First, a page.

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Re: [jslint] Re: Ternary Indentation Question

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  • Satyam
    ... If both the if part and the else part had nested expressions, having all in the same indentation level would be confusing. This example has all the
    Message 1 of 8 , Jan 18, 2012
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      On 01/18/2012 01:57 PM, douglascrockford wrote:
      >
      > --- In jslint_com@yahoogroups.com
      > <mailto:jslint_com%40yahoogroups.com>, "spence.randall@..."
      > <randall@...> wrote:
      > >
      > > Given the following example code:
      > >
      > > function test(x) {
      > > ~~~~'use strict';
      > > ~~~~return x === 1 ? 'one' :
      > > ~~~~~~~~x === 2 ? 'two' :
      > > ~~~~~~~~~~~~x === 3 ? 'three' :
      > > ~~~~~~~~~~~~~~~~x === 4 ? 'four' : 'zero';
      > > }
      >
      > I would right it this way:
      >
      > function test(x) {
      > ~~~~'use strict';
      > ~~~~return x === 1
      > ~~~~~~~~? 'one'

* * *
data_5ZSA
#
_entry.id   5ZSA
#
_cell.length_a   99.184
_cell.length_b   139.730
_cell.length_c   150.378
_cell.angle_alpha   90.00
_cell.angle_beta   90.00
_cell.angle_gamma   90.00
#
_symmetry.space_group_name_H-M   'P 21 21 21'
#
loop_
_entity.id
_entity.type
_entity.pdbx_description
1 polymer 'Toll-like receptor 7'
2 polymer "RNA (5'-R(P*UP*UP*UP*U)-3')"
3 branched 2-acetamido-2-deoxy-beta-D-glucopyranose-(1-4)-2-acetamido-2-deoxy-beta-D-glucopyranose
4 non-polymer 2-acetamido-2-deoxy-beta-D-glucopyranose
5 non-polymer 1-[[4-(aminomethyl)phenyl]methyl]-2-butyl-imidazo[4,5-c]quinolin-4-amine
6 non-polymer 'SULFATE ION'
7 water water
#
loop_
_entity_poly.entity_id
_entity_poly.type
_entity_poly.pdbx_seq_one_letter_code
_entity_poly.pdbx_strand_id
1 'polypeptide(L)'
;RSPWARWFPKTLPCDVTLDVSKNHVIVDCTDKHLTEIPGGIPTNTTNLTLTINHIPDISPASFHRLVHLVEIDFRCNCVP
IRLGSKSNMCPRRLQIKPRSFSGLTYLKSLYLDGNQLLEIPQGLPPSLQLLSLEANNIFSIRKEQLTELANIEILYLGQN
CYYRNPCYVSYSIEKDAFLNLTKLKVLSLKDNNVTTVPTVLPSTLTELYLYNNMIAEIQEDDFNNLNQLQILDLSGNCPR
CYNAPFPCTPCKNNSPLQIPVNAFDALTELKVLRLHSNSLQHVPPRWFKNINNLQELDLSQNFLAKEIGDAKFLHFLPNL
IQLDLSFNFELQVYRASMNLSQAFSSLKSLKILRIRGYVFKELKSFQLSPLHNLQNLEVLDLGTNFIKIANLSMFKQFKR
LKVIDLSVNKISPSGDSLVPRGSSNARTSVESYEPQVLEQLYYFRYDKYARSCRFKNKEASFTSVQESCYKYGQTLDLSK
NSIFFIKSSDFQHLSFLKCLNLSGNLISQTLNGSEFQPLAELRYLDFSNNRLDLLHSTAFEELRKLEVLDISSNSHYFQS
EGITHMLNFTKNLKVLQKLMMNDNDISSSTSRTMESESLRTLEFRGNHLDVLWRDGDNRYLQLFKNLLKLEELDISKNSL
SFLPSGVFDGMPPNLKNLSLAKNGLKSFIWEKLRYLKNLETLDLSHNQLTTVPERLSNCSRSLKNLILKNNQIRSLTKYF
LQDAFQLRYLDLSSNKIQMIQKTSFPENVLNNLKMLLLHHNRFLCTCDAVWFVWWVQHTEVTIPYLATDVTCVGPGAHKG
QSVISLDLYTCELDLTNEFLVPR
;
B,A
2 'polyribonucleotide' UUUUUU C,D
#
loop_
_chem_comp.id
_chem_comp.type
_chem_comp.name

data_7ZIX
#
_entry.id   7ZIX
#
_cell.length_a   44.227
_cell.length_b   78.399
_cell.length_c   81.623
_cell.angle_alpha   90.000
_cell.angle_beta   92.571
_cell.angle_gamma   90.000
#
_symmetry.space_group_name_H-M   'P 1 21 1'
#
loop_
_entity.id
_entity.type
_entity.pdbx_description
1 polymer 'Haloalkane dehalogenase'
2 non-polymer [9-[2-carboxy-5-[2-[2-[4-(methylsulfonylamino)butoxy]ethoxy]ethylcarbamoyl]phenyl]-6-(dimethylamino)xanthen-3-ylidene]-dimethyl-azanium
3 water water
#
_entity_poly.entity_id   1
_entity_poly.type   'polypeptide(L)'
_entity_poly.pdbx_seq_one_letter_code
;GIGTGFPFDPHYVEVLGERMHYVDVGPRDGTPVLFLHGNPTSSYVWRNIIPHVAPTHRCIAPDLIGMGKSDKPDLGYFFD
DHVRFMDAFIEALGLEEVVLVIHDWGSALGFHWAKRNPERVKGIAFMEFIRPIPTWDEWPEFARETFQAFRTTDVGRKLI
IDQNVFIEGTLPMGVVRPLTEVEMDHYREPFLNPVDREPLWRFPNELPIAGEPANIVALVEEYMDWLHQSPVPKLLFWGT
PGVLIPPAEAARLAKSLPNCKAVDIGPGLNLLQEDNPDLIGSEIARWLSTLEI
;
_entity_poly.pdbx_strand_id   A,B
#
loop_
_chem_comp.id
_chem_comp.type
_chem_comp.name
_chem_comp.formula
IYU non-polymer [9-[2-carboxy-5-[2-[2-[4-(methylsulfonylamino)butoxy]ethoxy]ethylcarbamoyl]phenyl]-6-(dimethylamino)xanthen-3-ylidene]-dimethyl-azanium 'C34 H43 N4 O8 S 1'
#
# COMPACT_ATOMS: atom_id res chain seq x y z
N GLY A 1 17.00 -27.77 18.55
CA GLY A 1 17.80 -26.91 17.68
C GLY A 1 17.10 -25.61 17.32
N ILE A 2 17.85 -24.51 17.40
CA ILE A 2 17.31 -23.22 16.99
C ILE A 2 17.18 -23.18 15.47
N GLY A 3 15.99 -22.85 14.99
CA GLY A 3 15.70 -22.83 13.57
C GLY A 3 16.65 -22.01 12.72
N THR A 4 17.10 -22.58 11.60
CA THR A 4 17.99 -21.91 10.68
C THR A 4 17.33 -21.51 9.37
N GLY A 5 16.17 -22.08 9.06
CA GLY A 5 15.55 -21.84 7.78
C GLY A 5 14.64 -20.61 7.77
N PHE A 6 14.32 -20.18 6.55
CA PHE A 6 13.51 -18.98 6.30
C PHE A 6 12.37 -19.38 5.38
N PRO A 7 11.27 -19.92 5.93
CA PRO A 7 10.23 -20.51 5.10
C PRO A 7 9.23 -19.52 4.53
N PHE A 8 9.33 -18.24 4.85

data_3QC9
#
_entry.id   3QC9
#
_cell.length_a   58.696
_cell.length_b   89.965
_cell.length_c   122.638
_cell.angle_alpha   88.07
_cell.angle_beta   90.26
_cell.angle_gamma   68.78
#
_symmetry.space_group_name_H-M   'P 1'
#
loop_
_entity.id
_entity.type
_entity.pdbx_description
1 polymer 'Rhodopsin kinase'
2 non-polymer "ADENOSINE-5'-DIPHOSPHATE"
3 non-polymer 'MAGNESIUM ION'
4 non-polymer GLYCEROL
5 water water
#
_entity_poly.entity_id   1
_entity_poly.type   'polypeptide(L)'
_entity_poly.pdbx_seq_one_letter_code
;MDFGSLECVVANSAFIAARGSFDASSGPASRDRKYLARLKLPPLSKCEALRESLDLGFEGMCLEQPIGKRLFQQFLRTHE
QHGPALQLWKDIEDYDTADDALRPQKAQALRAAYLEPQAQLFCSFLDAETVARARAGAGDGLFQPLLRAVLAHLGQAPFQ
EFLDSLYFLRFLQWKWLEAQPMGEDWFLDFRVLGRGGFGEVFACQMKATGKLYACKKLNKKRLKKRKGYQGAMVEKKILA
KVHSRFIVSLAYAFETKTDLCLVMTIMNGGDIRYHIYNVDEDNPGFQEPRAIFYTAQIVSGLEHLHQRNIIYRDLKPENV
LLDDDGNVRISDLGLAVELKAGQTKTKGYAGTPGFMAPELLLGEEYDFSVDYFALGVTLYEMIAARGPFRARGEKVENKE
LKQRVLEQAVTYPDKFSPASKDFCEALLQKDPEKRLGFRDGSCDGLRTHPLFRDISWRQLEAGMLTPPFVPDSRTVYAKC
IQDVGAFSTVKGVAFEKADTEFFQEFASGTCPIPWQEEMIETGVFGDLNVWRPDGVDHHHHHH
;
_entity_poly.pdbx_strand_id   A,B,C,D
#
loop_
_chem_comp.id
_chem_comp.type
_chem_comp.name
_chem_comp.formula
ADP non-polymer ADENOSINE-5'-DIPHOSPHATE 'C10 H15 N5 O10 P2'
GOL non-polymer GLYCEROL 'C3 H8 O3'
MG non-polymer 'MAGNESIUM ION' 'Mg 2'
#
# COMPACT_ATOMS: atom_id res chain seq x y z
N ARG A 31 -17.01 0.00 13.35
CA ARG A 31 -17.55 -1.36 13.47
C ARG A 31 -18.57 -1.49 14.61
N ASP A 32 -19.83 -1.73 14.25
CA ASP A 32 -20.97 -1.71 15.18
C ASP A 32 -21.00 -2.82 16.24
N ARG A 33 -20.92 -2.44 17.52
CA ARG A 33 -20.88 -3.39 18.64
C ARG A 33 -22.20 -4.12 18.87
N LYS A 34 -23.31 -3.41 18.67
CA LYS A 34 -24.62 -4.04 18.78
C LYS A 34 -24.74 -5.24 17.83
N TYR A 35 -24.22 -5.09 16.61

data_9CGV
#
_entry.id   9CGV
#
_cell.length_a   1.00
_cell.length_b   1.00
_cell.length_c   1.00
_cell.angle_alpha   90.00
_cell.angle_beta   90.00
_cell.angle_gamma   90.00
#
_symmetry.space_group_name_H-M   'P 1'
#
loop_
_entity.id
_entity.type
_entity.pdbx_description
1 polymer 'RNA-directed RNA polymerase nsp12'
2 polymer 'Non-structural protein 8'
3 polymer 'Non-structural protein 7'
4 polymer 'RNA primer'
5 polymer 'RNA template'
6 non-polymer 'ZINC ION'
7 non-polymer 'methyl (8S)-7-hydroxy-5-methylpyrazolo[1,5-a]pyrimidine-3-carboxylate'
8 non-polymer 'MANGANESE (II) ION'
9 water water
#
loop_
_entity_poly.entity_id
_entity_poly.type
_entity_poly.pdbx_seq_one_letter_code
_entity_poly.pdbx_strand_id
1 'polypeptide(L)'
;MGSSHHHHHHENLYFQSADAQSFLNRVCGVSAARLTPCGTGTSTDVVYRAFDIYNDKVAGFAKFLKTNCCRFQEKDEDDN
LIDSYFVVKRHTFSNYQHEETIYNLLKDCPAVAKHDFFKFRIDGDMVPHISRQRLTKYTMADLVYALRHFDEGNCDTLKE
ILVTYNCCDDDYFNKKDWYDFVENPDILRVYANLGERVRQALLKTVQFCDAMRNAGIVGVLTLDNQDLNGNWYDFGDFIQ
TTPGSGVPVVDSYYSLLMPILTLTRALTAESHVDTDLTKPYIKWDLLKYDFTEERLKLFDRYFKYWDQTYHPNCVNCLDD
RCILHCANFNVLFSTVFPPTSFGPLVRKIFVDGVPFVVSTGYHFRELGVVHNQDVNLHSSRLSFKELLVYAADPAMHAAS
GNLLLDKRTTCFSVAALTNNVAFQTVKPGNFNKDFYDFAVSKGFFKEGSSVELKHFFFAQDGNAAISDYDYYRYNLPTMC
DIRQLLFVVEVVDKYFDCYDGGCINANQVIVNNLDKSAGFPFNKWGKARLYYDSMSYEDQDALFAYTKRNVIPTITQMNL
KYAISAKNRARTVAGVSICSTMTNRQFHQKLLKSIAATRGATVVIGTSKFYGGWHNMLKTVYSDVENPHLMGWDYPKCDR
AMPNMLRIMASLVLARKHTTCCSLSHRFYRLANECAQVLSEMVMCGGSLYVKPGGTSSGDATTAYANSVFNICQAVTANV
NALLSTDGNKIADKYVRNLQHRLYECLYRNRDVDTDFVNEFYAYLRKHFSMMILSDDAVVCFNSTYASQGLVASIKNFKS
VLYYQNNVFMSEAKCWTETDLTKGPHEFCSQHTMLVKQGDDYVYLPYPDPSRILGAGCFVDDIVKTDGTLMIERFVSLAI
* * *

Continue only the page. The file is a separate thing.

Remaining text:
> ~~~~~~~~: x === 2
      > ~~~~~~~~? 'two'
      > ~~~~~~~~: x === 3
      > ~~~~~~~~? 'three'
      > ~~~~~~~~: x === 4
      > ~~~~~~~~? 'four'
      > ~~~~~~~~: 'zero';
      > }
      >
      > The placement of ? and : makes it easier to read them as then and else if.
      >
      If both the 'if' part and the 'else' part had nested expressions, having
      all in the same indentation level would be confusing. This example has
      all the nesting on the 'if' part, it is not the most generic case.
      >
      >


      [Non-text portions of this message have been removed]
    • Rob Richardson
      ... ~~~~ use strict ; ~~~~return x === 1 ~~~~~~~~? one ~~~~~~~~: x === 2 ~~~~~~~~? two ~~~~~~~~: x === 3 ~~~~~~~~? three ~~~~~~~~: x === 4 ~~~~~~~~?
      Message 2 of 8 , Jan 18, 2012
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        --- In jslint_com@yahoogroups.com <mailto:jslint_com%40yahoogroups.com> ,
        douglascrockford wrote:

        --- In jslint_com@yahoogroups.com <mailto:jslint_com%40yahoogroups.com> ,
        "spence.randall@..." <randall@...> wrote:

        > Given the following example code:
        >
        > function test(x) {
        > ~~~~'use strict';
        > ~~~~return x === 1 ? 'one' :
        > ~~~~~~~~x === 2 ? 'two' :
        > ~~~~~~~~~~~~x === 3 ? 'three' :
        > ~~~~~~~~~~~~~~~~x === 4 ? 'four' : 'zero'; }

        > I would write it this way:

        > function test(x) {
        ~~~~'use strict';
        ~~~~return x === 1
        ~~~~~~~~? 'one'
        ~~~~~~~~: x === 2
        ~~~~~~~~? 'two'
        ~~~~~~~~: x === 3
        ~~~~~~~~? 'three'
        ~~~~~~~~: x === 4
        ~~~~~~~~? 'four'
        ~~~~~~~~: 'zero';
        }

        > The placement of ? and : makes it easier to read them as then and else if.

        If the point is clarity, this is much clearer:

        function test(x) {
        ~~~~'use strict';
        ~~~~var y = 'zero';